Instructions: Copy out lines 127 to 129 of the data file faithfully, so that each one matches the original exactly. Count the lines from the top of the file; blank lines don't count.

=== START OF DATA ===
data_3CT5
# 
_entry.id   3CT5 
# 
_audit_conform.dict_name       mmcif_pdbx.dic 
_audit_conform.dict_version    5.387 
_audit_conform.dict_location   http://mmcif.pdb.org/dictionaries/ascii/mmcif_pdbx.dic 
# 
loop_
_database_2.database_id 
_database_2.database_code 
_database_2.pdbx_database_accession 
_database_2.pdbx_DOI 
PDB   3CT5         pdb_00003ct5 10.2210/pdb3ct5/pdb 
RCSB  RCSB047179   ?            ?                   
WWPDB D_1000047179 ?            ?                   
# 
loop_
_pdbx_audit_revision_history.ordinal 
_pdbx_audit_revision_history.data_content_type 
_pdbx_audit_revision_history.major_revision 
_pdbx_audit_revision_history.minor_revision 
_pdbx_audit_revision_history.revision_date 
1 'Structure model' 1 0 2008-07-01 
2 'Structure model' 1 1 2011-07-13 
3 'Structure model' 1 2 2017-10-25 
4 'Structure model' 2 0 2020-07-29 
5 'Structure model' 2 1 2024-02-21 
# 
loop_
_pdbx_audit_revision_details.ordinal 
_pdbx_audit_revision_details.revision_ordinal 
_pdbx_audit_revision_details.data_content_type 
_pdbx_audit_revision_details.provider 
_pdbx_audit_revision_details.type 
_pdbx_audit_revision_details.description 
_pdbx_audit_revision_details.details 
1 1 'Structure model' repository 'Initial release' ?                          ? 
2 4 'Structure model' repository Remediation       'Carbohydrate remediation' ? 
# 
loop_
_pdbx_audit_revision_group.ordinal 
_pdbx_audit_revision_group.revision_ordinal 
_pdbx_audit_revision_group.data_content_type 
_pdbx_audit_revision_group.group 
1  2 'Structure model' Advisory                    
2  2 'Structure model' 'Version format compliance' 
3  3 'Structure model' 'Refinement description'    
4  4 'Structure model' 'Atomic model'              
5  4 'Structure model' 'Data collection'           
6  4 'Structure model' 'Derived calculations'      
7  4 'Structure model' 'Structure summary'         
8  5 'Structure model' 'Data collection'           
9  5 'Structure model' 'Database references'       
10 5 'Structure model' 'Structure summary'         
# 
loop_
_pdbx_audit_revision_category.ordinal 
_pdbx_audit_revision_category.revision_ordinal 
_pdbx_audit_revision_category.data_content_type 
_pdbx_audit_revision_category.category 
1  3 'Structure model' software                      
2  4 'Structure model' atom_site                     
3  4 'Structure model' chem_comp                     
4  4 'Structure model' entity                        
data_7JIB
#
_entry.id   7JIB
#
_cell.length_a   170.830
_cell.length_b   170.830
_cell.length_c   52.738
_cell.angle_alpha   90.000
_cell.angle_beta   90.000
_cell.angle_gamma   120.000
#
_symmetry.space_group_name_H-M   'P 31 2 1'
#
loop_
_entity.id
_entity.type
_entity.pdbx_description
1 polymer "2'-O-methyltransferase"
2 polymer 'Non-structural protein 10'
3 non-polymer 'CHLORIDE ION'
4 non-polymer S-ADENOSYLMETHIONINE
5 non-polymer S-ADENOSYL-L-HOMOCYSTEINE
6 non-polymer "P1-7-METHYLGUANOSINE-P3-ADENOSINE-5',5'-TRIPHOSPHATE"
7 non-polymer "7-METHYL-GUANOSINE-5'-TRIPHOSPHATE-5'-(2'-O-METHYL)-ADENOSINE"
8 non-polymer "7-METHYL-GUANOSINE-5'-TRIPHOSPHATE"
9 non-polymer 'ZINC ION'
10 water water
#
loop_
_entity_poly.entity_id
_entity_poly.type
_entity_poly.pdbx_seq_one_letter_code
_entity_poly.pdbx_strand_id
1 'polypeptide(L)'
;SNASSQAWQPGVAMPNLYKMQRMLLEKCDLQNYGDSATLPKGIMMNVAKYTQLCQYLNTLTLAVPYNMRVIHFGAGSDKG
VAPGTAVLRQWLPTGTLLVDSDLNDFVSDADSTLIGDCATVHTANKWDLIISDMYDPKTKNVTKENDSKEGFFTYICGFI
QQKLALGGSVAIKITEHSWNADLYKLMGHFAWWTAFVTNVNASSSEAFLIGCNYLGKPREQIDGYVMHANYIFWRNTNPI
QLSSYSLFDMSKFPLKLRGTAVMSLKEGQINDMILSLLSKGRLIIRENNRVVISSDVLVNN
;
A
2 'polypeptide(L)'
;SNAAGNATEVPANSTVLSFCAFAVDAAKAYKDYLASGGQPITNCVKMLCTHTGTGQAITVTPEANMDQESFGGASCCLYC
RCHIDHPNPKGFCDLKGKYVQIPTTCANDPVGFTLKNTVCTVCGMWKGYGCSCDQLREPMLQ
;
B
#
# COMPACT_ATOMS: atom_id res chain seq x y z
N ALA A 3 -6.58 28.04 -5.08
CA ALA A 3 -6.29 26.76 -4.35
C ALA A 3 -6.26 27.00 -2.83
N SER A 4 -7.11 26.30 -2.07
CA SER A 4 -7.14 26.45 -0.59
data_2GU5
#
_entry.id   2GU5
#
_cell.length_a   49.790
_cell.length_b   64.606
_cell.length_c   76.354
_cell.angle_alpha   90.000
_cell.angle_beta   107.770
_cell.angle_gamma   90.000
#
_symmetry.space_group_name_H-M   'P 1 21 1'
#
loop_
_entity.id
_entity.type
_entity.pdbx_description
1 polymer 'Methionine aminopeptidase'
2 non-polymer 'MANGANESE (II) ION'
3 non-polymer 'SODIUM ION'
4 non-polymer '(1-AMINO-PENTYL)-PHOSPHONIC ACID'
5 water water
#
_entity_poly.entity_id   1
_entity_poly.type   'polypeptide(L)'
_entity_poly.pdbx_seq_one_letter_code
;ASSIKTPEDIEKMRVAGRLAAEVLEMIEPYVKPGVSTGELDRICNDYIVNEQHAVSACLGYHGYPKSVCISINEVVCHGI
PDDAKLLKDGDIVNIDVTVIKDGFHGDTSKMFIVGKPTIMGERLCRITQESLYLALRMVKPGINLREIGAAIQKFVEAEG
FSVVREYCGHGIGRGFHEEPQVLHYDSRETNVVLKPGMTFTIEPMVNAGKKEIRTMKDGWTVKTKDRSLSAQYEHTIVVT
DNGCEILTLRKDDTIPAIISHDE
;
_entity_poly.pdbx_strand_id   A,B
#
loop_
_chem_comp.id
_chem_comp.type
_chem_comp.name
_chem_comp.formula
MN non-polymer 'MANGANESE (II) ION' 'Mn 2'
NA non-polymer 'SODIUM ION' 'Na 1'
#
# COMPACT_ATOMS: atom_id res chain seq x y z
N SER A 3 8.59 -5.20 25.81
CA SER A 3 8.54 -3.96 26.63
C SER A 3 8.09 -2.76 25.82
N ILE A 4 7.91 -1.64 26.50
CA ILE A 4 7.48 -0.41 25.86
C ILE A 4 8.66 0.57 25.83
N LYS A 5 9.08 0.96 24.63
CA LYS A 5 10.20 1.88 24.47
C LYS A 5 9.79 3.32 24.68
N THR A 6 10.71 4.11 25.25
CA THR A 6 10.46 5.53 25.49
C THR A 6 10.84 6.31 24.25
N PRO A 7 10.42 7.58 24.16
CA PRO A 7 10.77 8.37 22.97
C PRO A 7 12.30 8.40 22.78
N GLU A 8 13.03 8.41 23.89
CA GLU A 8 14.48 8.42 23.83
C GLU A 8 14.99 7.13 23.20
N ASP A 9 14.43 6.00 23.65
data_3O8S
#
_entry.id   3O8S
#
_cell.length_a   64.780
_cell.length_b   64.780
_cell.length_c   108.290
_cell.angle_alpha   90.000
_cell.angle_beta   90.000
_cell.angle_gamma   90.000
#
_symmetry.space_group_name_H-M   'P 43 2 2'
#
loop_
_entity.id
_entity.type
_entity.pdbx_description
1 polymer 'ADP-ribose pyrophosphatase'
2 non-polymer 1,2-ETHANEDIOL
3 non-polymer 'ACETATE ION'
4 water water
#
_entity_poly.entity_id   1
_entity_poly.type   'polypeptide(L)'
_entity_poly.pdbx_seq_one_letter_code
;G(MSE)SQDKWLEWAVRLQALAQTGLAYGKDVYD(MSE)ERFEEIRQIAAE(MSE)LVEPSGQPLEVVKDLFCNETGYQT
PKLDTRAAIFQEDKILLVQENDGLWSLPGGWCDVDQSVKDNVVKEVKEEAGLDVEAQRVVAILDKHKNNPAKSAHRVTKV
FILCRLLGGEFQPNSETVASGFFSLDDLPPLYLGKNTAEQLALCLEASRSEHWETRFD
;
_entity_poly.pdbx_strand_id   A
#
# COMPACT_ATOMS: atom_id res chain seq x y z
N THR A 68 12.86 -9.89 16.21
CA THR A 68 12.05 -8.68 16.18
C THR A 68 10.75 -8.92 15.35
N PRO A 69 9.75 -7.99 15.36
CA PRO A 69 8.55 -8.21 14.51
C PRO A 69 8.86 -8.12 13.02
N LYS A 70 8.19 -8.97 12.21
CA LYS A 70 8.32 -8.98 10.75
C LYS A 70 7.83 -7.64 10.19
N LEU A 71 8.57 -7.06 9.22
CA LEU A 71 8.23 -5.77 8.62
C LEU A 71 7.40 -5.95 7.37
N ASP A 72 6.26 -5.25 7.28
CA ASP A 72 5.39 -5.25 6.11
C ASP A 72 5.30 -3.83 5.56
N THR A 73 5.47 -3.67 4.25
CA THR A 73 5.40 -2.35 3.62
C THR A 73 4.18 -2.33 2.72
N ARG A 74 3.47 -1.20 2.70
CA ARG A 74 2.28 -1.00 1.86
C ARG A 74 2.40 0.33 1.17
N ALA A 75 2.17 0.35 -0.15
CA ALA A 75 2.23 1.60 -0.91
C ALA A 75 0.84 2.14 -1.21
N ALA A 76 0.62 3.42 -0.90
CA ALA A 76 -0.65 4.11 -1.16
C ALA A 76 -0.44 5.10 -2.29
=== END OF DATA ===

_cell.angle_gamma   90.000
#
_symmetry.space_group_name_H-M   'P 1 21 1'